Monday, March 24, 2014

UK Government Triennial Review of English Law Commission

The Law Commission for England and Wales has just gone through the British government's triennial review of its programmes and earned mostly positive remarks.

Once every three years, what are called non-departmental public bodies (NDPBs, in other words arm's-length bodies such as the Law Commission) are put through a substantive review by the British government:
"The Cabinet Office has identified two principal aims for Triennial Reviews: 
  • to provide robust challenge to the continuing need for individual NDPBs – both their functions and their form (Stage One); and
  • where it is agreed that a particular body should remain as an NDPB, to review the control and governance arrangements in place to ensure that the public body is complying with recognised principles of good corporate governance (Stage Two)." [from page 4 of the Report of Stage Two]
In the case of the Law Commission, it is the UK Ministry of Justice which conducts the review.

While the report makes a number of recommendations to improve the corporate governance practices of the Commission, overall, it has identified many areas of good practice, such as:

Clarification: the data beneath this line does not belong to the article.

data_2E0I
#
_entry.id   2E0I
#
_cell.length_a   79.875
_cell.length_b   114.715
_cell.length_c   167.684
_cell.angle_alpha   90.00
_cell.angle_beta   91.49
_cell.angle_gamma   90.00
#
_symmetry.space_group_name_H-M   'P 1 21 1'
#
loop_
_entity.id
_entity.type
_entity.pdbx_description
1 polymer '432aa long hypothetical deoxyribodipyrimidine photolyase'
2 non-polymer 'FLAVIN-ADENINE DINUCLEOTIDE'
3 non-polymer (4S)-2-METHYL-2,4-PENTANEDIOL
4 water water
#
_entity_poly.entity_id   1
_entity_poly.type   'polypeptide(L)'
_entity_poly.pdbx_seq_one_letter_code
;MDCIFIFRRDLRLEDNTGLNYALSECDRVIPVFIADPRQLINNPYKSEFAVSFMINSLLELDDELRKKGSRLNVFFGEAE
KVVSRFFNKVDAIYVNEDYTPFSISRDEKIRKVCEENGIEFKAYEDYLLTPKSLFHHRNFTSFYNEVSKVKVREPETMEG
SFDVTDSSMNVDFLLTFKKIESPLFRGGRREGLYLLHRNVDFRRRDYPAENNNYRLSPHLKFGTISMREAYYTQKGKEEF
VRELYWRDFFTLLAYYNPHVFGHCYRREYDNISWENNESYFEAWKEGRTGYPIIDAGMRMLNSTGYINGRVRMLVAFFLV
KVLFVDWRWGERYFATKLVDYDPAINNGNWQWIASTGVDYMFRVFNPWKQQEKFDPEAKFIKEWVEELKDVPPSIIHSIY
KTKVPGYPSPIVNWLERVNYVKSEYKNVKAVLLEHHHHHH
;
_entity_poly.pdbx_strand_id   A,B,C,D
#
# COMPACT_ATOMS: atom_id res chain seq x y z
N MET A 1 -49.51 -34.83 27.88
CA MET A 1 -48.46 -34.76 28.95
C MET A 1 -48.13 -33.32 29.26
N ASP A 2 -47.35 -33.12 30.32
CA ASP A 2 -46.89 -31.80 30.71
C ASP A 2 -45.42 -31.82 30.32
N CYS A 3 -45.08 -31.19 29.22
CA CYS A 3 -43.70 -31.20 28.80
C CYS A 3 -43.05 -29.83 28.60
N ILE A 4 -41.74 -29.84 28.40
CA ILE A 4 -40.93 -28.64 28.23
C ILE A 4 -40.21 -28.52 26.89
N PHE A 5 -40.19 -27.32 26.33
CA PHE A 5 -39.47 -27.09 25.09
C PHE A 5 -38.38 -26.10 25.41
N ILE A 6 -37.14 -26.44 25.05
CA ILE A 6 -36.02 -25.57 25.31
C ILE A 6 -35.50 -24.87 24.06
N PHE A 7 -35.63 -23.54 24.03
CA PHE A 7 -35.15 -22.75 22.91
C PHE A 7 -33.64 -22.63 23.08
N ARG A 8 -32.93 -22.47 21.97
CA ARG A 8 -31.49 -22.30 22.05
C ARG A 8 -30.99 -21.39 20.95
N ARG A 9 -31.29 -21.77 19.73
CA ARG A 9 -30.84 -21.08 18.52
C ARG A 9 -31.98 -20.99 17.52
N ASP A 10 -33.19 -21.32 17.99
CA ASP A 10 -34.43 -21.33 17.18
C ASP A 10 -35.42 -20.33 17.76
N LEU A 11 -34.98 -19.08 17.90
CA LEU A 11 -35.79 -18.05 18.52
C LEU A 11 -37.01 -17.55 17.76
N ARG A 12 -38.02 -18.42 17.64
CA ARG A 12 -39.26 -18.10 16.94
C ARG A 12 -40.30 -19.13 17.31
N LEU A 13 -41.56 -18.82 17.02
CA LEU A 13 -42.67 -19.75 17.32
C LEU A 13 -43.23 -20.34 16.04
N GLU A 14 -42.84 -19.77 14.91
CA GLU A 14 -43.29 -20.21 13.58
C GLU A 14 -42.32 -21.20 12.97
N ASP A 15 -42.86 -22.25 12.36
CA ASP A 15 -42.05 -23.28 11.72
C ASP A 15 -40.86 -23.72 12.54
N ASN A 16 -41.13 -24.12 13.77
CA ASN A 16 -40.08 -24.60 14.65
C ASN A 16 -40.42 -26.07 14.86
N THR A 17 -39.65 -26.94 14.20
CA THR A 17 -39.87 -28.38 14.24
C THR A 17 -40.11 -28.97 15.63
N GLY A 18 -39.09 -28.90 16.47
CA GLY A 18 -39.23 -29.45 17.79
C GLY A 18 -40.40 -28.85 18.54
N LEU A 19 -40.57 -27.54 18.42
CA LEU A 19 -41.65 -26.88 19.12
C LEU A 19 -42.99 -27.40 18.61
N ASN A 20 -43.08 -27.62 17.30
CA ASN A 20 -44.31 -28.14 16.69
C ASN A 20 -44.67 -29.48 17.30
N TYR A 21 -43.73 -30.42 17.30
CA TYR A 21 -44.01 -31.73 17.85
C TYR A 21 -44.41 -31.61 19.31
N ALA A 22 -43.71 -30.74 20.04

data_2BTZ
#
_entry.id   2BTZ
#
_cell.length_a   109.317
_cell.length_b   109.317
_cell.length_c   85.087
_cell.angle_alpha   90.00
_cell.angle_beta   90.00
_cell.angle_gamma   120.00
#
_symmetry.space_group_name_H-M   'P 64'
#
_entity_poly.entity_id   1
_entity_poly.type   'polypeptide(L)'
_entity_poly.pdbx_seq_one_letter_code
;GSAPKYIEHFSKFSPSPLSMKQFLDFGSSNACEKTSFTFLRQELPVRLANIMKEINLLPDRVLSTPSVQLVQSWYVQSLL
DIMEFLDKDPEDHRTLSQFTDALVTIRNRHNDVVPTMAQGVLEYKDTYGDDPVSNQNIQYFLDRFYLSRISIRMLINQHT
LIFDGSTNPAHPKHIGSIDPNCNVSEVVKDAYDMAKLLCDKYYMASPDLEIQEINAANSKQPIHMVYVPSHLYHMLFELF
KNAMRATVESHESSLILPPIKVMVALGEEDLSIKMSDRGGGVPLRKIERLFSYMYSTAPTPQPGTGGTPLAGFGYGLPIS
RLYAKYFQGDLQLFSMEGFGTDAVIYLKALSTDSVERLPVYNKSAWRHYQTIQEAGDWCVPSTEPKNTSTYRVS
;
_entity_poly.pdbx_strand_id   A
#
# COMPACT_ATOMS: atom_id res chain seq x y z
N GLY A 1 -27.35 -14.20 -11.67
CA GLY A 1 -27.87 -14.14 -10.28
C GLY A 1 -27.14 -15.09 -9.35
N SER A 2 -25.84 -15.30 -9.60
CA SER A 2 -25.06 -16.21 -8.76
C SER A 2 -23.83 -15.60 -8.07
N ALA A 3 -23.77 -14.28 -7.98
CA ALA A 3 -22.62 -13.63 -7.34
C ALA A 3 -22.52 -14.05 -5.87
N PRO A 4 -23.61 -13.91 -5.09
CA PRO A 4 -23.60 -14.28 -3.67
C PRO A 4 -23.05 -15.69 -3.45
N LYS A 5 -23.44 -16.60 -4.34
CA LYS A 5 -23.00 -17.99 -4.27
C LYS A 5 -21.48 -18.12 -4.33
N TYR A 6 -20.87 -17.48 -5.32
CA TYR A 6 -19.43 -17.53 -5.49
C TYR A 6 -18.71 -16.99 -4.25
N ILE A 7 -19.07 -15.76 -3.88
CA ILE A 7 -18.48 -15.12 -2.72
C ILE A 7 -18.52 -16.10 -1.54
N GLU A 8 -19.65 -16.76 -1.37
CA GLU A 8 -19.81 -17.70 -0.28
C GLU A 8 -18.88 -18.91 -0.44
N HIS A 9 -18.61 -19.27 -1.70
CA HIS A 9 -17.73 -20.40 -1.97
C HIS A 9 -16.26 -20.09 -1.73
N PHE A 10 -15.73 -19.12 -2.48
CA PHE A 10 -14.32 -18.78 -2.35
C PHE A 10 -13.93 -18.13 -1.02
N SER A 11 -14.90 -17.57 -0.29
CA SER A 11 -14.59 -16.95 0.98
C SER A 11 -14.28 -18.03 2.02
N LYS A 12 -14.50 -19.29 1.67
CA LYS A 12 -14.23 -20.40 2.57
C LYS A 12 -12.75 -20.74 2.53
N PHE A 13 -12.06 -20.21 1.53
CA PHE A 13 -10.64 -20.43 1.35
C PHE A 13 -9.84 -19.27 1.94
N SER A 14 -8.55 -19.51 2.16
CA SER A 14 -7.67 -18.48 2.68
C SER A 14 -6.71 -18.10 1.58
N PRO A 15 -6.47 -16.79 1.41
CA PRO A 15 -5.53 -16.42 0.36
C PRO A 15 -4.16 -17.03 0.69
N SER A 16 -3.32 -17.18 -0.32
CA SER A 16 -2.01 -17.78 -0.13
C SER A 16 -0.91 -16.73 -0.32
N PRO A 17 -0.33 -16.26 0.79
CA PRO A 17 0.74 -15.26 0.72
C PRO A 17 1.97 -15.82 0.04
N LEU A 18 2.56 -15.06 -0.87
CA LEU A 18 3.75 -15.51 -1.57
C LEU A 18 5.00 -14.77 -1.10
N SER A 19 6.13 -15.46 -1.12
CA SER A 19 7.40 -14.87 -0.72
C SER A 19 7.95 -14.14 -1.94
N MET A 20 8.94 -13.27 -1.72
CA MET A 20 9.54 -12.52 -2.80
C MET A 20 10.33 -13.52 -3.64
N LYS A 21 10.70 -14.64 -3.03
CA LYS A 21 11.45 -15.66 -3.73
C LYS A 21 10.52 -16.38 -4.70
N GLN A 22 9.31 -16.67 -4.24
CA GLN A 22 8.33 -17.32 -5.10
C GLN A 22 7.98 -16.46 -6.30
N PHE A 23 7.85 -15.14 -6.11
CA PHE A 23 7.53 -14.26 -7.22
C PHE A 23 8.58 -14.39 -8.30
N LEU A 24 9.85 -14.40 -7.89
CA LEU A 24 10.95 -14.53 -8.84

• "Openness and engagement with stakeholders, the professions and the general public are at the core of the Commission’s work. It goes to great efforts to engage on the development of its Work Programmes as well as at all stages of individual projects, including in the development of recommendations and supporting Law Commission Bills through Parliament. The Commission’s commitment to openness was one of the key themes coming through in the responses to the Call for Evidence during Part 1 of the Triennial Review, where it was greatly welcomed by the Commission’s stakeholders. Its open and transparent approach to law reform and policy making is an exemplar of the kind of open policy making championed in the Civil Service Reform Plan (...)
  • There is very regular contact between the Commission and its sponsors at all levels, on a wide range of issues relating to strategic issues, individual law reform projects and sponsorship issues. This is underpinned by regular meetings between the Commissioners and Ministers (...)
  • The Law Commission has a clear purpose, set out in statute. That purpose is not just understood by the Commissioners and the Commission staff, but by the wide range of people the Commission works with, inside and outside Government and Parliament, including the general public and the legal professions." [pages 12-13]
The Law Commission for England and Wales was established by the Law Commissions Act 1965.

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posted by Michel-Adrien at 6:52 pm


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